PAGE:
a cure for mustard misery

Since I bookmarked this salad months ago, knowing its re-creation was inevitable, I’ve been cringing over the tablespoon of Dijon. There are so few ingredients, I knew there would be no getting around it.

Tonight, I returned to my new favorite cookbook for the third time in a week: Great Food Fast from Everyday Food.  I included the dreaded Dijon, one small step to conquering my mustard hatred, and made a few additions to fill this out to a light dinner.

This dish is even better the next day, and more so the day after.

Lindsey’s Chilled Chickpea Couscous

1 cup (dry) israeli couscous

4 oz. fresh mozzarella, cubed and chilled

1 lb. broccoli, cut into florets

1 tbsp. Dijon mustard

2 tbsp. red-wine vinegar

2 tbsp. olive oil

1/2 small red onion, minced

coarse salt and fresh ground pepper

1 pint cherry tomatoes, halved

1 can (15 oz.) chickpeas, drained and rinsed

Cook 1 cup of israeli couscous according to the package directions. While it is cooking, steam the broccoli florets over an inch of salted water (use a steamer basket or large colander set over a pot) until crisp-tender, about five minutes. The couscous and broccoli should take about the same cooking time. Leave both to cool.

In a large bowl, whisk together the mustard, vinegar, olive oil, and onion; season with salt and pepper. Taste and adjust as necessary (better to slightly undermeasure the vinegar and mustard and add to taste).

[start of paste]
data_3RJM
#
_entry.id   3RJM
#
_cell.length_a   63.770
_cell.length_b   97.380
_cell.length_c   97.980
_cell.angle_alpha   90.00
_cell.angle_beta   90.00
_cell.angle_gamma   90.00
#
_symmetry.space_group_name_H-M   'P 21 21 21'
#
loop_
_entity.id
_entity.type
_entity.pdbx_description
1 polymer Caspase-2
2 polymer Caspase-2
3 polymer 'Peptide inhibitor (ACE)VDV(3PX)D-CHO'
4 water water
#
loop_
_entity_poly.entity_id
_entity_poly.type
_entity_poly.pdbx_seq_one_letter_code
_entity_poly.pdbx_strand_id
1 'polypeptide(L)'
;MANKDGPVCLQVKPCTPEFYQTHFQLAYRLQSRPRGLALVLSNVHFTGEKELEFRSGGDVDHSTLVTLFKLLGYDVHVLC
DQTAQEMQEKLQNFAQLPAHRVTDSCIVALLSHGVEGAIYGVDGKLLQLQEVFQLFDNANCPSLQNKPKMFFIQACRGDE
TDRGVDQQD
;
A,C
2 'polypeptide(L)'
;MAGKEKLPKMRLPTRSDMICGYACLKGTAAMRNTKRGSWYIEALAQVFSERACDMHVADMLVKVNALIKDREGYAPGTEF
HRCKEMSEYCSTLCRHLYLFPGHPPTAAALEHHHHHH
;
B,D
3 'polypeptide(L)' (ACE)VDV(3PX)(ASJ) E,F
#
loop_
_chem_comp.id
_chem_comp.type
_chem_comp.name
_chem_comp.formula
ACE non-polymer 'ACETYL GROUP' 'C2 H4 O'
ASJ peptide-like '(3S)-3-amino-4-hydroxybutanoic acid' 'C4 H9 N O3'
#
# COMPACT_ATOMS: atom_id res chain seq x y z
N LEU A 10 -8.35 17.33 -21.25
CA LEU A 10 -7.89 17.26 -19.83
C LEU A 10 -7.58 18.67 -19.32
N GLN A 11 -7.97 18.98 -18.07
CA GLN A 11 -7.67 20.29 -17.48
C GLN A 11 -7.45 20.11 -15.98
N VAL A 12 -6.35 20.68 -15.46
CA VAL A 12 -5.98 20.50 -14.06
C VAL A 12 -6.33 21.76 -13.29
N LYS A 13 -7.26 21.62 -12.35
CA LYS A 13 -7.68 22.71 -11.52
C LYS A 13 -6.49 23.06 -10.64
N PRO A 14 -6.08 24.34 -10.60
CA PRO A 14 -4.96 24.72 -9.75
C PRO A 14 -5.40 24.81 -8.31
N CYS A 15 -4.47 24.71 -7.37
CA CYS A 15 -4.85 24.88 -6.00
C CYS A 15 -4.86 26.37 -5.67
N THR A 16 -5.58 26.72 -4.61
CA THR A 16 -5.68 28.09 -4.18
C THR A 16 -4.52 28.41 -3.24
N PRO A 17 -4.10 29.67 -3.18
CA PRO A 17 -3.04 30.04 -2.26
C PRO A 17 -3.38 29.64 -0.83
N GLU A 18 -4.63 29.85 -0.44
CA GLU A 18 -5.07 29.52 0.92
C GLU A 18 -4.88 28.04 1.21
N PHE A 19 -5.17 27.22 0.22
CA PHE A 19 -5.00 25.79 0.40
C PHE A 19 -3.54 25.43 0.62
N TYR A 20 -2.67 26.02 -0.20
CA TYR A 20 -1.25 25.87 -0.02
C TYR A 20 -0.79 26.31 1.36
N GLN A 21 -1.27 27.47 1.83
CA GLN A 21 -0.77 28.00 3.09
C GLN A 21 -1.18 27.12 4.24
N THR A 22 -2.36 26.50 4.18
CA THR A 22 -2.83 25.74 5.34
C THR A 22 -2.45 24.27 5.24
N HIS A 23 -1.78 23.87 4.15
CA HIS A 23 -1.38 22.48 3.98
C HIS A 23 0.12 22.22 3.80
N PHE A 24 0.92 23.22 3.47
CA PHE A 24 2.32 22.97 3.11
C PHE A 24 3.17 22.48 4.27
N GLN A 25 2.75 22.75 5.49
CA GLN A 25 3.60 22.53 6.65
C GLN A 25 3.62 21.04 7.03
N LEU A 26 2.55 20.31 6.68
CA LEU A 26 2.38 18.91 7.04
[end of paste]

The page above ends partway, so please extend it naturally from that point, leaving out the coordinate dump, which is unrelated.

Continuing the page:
Add the tomatoes, chickpeas, broccoli, and couscous; toss to coat. Be sure the couscous has cooled enough to add the mozzarella. Serve chilled or at room temperature.

To eat this salad by itself is a super light dinner, but we often enjoy our beloved banana cocoa smoothies later in the evening (we’re early eaters) to round things out. I’m excited to enjoy it for lunch, it makes great leftovers.

Even though this is a delicious dish, where garbanzos are concerned: my mother-in-law’s chickpea-tomato salad can’t be beat. You’ll have to come back for that one!

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2 Comments

Filed under budget, dinners, health, lickety-quick

2 responses to “a cure for mustard misery

  1. Alice

    I saw a reference to me! Yes, the chick pea salad is delicious, but it is not one I can take credit for. I think I found it in the Post’s Food section about 20 years ago. The only change I made to it was adding cucumbers.

  2. There are cucumber?!

    Wow, it’ll be even better next time!

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